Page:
To fee or not to fee

Two new parking structures on campus could cost students more than they expected next year as students’ annual parking permits will increase by $5. And that wasn’t the original plan, said student body president Mike Griffin.

Griffin, also a member for the Board of Trustees, said at a BOT work group on academic and campus environment Wednesday, the $2 per-credit- hour transportation fee was approved last semester with the agreement that students’ permit fees wouldn’t increase in the fall.

However, Greg Sylvester, director for Parking and Transportation Services, said the increase is needed to help pay the cost of parking structures and traffic improvements.

“I can recalculate the numbers, and we could make (the revenue) up in subsequent years,” Sylvester said. “Or, we can have a good year with the revenue we need.”

Griffin said he doesn’t mind the transportation fee if it is going to build parking garages, but he said the parking permit fee increase is not necessary.

“We need nice looking structures, but I feel bad telling a student you’re going to have an increase,” Griffin said. “It’s not a good idea. It’s only $5, but I have students who are upset.”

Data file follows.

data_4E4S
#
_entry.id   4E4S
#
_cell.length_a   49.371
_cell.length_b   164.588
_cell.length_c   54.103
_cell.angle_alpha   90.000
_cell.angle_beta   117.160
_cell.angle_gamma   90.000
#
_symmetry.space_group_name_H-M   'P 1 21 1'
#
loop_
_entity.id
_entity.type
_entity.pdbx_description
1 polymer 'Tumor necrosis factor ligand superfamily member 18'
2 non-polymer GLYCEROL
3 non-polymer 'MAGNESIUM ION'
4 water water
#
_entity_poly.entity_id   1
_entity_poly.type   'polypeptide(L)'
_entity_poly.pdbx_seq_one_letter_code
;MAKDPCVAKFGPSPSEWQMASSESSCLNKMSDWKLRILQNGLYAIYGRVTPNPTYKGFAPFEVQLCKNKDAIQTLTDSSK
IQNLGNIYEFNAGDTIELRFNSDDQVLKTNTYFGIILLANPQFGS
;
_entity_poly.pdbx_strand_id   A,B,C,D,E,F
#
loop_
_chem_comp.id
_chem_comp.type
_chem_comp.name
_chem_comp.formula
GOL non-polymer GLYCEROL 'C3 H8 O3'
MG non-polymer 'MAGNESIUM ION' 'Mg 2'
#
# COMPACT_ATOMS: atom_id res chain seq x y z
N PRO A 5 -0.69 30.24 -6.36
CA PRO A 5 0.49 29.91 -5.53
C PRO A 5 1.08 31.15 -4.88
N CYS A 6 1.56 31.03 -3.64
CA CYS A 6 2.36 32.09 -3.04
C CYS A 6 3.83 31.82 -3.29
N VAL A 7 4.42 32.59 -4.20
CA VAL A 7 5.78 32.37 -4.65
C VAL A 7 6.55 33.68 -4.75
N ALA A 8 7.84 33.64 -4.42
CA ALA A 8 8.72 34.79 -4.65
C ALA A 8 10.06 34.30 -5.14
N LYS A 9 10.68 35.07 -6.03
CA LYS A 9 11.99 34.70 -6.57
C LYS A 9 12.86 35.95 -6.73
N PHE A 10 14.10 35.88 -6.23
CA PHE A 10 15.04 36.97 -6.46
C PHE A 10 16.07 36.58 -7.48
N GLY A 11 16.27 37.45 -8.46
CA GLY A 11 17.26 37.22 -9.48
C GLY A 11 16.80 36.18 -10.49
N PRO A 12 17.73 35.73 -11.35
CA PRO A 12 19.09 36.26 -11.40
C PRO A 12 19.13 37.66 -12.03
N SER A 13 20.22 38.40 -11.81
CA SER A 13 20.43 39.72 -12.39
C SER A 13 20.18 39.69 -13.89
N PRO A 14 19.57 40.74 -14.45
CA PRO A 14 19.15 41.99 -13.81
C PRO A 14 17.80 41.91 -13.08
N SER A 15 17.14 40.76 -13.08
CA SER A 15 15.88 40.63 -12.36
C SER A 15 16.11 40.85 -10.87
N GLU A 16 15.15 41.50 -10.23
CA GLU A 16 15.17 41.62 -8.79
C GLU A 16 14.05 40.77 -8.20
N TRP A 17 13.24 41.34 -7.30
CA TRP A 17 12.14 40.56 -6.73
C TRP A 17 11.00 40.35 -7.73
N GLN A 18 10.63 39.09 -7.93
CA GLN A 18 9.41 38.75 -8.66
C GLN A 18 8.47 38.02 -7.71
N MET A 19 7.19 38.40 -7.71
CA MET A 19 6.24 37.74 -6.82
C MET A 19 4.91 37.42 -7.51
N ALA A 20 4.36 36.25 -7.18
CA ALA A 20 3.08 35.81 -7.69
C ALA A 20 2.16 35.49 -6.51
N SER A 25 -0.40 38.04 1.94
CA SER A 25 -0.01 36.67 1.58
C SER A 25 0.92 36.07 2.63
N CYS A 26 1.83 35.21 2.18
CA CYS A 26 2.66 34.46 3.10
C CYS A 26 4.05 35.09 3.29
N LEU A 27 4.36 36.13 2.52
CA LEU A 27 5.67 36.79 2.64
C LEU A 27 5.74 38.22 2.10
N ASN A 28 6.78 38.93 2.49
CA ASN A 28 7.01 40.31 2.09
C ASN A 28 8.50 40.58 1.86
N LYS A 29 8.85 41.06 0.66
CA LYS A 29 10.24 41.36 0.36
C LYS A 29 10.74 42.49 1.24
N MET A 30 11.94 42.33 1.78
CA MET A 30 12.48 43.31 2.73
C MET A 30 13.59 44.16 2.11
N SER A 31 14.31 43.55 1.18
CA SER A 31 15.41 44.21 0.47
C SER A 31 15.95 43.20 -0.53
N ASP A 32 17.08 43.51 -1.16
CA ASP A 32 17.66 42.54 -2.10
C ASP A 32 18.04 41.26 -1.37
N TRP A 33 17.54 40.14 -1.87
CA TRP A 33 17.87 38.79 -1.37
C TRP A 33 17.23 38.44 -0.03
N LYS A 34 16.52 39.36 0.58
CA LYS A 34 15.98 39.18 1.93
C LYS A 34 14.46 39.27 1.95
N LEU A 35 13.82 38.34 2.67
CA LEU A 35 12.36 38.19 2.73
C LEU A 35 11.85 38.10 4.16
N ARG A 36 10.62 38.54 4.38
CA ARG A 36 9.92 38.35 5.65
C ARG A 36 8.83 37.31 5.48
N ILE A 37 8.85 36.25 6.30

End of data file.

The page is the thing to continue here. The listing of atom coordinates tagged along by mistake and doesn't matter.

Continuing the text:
Sylvester said he has researched the parking departments at other universities, such as the University of Florida, and found that they were able to increase revenue with the transportation fees.

“UF has a transportation fee and they haven’t decreased the permit fees,” Sylvester said. “I’m not saying there aren’t other (options).”

The work group approved the parking permit fees and the parking structures plan at the meeting and will be passed on to the BOT May 16 for final approval.

However, before any final decisions are made, Griffin wants the committee to meet with Sylvester again to discuss the permit fees, as well.

“It’s not like I walked in here today and just said, ‘This is how I feel,'” Griffin said. “Here we are, it’s almost May, and they’re pushing it up to $105.”

Lee Arnold, also a USF BOT, said the permit increase is appropriate to maintain revenue.

“You don’t want to leave yourself hanging,” Arnold said. “You start with a revenue model that meets infrastructure needs.”

But Arnold said before the board makes final approval of the parking structures plan he would like to review the architecture plans to see why it is going to cost about $12,000.

“It better be pretty, or there’s money going off somewhere that we don’t understand,” Arnold said. “What we don’t understand is why it costs so much.”

Sylvester said that besides the cost for the structure, he had to add the cost of traffic improvements around the area.

“We’re calculating for the worst,” Sylvester said. “We have to have the bond before we can even have a deal with the contractor.”

Contact Grace Agostin at